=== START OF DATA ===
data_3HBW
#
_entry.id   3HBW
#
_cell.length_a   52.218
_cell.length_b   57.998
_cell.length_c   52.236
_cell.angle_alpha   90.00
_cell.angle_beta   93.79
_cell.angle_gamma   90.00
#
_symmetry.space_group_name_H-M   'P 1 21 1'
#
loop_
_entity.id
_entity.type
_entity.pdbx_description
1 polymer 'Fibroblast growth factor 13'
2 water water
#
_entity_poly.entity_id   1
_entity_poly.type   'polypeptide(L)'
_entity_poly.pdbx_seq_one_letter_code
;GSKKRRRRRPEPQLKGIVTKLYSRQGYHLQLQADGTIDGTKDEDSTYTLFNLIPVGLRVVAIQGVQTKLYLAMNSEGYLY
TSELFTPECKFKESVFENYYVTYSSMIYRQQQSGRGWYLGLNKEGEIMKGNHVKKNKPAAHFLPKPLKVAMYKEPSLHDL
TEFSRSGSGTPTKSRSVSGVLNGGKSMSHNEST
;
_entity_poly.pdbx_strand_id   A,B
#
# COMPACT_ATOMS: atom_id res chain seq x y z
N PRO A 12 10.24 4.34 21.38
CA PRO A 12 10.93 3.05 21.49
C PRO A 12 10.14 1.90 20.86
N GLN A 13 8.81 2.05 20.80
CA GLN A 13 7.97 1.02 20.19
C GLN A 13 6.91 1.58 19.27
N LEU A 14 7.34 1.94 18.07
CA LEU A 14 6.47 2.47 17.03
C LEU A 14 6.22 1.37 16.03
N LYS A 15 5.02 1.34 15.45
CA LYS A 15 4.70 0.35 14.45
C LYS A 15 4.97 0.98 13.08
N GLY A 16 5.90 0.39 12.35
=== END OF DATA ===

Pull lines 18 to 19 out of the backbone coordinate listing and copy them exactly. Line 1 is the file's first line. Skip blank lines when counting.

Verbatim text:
1 polymer 'Fibroblast growth factor 13'
2 water water